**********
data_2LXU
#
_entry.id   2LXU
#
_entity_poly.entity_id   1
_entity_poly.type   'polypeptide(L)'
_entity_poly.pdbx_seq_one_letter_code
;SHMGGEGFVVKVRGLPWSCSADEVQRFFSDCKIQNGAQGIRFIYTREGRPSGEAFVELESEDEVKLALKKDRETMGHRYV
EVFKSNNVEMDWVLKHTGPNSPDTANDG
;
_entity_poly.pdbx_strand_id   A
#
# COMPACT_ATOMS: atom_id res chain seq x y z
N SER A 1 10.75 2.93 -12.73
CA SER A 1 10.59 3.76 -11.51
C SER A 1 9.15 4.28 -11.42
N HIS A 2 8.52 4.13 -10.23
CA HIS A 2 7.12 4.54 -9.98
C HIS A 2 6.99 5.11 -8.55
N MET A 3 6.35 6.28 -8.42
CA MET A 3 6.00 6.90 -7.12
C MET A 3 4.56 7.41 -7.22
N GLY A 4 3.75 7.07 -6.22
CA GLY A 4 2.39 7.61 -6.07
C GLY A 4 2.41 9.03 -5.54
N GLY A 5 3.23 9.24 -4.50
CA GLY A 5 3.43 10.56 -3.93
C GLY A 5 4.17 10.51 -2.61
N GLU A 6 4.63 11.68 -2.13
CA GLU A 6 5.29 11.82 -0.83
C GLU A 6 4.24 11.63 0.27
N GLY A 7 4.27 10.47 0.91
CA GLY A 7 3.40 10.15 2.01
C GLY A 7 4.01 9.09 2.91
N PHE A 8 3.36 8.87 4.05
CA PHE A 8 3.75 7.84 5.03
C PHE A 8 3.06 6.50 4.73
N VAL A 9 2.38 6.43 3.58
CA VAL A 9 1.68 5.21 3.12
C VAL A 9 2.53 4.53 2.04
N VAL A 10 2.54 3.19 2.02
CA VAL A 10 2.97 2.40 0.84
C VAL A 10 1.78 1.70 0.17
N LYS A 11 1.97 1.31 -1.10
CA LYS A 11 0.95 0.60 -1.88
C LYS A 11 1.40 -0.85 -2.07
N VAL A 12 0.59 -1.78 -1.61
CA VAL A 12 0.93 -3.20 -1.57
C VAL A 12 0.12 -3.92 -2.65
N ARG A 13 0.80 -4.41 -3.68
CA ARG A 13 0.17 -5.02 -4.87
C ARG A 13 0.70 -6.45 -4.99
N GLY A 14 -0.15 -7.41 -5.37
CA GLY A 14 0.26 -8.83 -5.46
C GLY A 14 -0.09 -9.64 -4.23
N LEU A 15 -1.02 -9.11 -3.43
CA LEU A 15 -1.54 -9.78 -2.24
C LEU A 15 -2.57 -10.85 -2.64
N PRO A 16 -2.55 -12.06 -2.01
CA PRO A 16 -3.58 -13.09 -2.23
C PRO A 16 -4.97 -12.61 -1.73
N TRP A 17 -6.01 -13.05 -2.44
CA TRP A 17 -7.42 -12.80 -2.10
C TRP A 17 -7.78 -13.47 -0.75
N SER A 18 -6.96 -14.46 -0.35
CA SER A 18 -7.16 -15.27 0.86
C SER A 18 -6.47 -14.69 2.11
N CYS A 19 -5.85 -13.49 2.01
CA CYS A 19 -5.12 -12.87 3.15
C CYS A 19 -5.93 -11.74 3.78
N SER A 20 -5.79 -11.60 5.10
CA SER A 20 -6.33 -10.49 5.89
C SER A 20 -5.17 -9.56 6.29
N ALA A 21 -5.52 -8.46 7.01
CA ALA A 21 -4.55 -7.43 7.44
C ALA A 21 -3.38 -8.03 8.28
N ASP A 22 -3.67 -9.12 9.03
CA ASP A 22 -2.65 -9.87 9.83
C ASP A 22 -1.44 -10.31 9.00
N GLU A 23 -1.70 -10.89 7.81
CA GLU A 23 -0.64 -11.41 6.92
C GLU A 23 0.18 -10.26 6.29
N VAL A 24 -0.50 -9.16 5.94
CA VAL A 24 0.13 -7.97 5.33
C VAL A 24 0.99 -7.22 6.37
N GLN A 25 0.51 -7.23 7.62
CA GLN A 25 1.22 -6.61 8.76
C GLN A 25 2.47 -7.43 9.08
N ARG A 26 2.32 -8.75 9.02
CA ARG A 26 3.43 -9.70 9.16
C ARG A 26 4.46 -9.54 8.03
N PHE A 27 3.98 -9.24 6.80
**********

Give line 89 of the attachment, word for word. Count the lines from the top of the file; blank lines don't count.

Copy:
N ARG A 26 2.32 -8.75 9.02